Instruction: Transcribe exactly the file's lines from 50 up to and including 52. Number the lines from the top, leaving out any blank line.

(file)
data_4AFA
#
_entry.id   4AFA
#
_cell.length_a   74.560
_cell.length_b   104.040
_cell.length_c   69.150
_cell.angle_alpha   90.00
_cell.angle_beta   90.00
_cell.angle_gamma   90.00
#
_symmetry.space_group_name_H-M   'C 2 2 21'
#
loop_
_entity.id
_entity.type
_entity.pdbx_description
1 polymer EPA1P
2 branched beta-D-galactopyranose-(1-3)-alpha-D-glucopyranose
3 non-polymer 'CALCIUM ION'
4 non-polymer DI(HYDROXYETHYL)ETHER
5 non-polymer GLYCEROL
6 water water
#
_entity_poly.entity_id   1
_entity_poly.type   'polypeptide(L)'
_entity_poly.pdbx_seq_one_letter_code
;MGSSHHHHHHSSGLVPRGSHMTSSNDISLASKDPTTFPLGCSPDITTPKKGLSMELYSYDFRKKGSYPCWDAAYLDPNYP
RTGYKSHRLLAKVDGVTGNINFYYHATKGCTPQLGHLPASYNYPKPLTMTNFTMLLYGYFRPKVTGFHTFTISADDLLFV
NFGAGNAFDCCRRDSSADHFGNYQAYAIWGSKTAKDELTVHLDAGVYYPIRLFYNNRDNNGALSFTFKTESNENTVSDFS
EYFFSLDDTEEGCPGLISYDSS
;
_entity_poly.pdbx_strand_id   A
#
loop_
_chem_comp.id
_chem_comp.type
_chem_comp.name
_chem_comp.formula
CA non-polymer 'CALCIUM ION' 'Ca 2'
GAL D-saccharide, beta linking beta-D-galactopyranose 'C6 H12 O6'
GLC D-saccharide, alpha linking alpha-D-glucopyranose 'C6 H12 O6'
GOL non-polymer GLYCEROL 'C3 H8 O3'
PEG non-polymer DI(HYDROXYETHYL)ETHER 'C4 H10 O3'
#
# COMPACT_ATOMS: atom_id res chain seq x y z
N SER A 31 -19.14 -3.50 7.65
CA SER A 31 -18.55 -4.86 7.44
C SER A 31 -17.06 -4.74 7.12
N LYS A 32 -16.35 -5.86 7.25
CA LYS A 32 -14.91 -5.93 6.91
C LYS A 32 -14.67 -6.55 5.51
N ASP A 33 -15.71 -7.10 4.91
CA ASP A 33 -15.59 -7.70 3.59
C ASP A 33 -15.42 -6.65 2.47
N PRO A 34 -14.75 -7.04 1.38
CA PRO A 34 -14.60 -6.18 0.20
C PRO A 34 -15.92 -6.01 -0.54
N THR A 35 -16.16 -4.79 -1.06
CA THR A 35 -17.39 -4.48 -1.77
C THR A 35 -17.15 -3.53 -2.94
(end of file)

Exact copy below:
N LYS A 32 -16.35 -5.86 7.25
CA LYS A 32 -14.91 -5.93 6.91
C LYS A 32 -14.67 -6.55 5.51